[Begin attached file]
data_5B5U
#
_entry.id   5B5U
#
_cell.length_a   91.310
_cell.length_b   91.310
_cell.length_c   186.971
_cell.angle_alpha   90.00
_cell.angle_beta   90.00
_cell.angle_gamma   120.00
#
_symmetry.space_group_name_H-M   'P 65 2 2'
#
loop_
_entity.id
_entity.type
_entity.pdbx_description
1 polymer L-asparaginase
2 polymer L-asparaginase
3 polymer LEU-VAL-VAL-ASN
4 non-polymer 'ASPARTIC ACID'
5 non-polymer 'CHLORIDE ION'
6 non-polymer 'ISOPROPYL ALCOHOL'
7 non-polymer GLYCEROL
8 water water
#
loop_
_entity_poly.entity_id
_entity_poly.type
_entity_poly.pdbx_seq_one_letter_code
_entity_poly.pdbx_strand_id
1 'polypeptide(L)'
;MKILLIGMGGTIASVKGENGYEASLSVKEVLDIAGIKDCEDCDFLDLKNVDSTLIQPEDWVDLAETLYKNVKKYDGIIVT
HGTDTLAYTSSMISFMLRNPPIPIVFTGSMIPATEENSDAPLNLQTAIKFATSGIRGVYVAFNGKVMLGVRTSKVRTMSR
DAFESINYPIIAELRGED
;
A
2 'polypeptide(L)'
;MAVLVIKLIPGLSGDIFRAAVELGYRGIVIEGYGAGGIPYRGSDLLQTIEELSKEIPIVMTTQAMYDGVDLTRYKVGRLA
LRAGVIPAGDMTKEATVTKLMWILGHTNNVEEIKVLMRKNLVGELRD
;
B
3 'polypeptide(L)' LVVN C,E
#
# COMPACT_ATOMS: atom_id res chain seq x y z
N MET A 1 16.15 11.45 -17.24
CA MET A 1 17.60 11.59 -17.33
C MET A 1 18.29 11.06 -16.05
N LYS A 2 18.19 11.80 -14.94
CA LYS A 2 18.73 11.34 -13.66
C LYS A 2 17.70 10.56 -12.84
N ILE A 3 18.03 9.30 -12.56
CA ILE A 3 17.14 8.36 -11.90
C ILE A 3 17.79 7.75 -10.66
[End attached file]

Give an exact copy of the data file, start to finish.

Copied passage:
data_5B5U
#
_entry.id   5B5U
#
_cell.length_a   91.310
_cell.length_b   91.310
_cell.length_c   186.971
_cell.angle_alpha   90.00
_cell.angle_beta   90.00
_cell.angle_gamma   120.00
#
_symmetry.space_group_name_H-M   'P 65 2 2'
#
loop_
_entity.id
_entity.type
_entity.pdbx_description
1 polymer L-asparaginase
2 polymer L-asparaginase
3 polymer LEU-VAL-VAL-ASN
4 non-polymer 'ASPARTIC ACID'
5 non-polymer 'CHLORIDE ION'
6 non-polymer 'ISOPROPYL ALCOHOL'
7 non-polymer GLYCEROL
8 water water
#
loop_
_entity_poly.entity_id
_entity_poly.type
_entity_poly.pdbx_seq_one_letter_code
_entity_poly.pdbx_strand_id
1 'polypeptide(L)'
;MKILLIGMGGTIASVKGENGYEASLSVKEVLDIAGIKDCEDCDFLDLKNVDSTLIQPEDWVDLAETLYKNVKKYDGIIVT
HGTDTLAYTSSMISFMLRNPPIPIVFTGSMIPATEENSDAPLNLQTAIKFATSGIRGVYVAFNGKVMLGVRTSKVRTMSR
DAFESINYPIIAELRGED
;
A
2 'polypeptide(L)'
;MAVLVIKLIPGLSGDIFRAAVELGYRGIVIEGYGAGGIPYRGSDLLQTIEELSKEIPIVMTTQAMYDGVDLTRYKVGRLA
LRAGVIPAGDMTKEATVTKLMWILGHTNNVEEIKVLMRKNLVGELRD
;
B
3 'polypeptide(L)' LVVN C,E
#
# COMPACT_ATOMS: atom_id res chain seq x y z
N MET A 1 16.15 11.45 -17.24
CA MET A 1 17.60 11.59 -17.33
C MET A 1 18.29 11.06 -16.05
N LYS A 2 18.19 11.80 -14.94
CA LYS A 2 18.73 11.34 -13.66
C LYS A 2 17.70 10.56 -12.84
N ILE A 3 18.03 9.30 -12.56
CA ILE A 3 17.14 8.36 -11.90
C ILE A 3 17.79 7.75 -10.66